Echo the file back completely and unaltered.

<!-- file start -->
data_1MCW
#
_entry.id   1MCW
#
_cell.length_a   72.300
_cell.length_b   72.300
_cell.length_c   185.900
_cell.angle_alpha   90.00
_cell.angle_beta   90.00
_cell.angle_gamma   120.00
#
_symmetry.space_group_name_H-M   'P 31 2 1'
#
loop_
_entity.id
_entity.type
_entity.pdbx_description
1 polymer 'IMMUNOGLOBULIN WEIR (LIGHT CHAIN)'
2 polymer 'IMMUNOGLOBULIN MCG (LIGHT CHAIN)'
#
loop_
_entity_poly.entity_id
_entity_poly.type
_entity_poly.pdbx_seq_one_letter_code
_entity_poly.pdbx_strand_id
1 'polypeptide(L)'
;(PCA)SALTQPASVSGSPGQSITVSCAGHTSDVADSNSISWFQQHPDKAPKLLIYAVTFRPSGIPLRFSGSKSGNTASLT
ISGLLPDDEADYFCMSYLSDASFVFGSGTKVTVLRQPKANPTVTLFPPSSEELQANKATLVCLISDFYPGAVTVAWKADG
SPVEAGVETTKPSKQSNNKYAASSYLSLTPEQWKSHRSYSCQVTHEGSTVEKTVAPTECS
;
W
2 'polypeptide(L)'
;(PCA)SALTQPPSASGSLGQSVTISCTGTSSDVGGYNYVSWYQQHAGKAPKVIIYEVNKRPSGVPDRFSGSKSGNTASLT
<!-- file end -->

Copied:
data_1MCW
#
_entry.id   1MCW
#
_cell.length_a   72.300
_cell.length_b   72.300
_cell.length_c   185.900
_cell.angle_alpha   90.00
_cell.angle_beta   90.00
_cell.angle_gamma   120.00
#
_symmetry.space_group_name_H-M   'P 31 2 1'
#
loop_
_entity.id
_entity.type
_entity.pdbx_description
1 polymer 'IMMUNOGLOBULIN WEIR (LIGHT CHAIN)'
2 polymer 'IMMUNOGLOBULIN MCG (LIGHT CHAIN)'
#
loop_
_entity_poly.entity_id
_entity_poly.type
_entity_poly.pdbx_seq_one_letter_code
_entity_poly.pdbx_strand_id
1 'polypeptide(L)'
;(PCA)SALTQPASVSGSPGQSITVSCAGHTSDVADSNSISWFQQHPDKAPKLLIYAVTFRPSGIPLRFSGSKSGNTASLT
ISGLLPDDEADYFCMSYLSDASFVFGSGTKVTVLRQPKANPTVTLFPPSSEELQANKATLVCLISDFYPGAVTVAWKADG
SPVEAGVETTKPSKQSNNKYAASSYLSLTPEQWKSHRSYSCQVTHEGSTVEKTVAPTECS
;
W
2 'polypeptide(L)'
;(PCA)SALTQPPSASGSLGQSVTISCTGTSSDVGGYNYVSWYQQHAGKAPKVIIYEVNKRPSGVPDRFSGSKSGNTASLT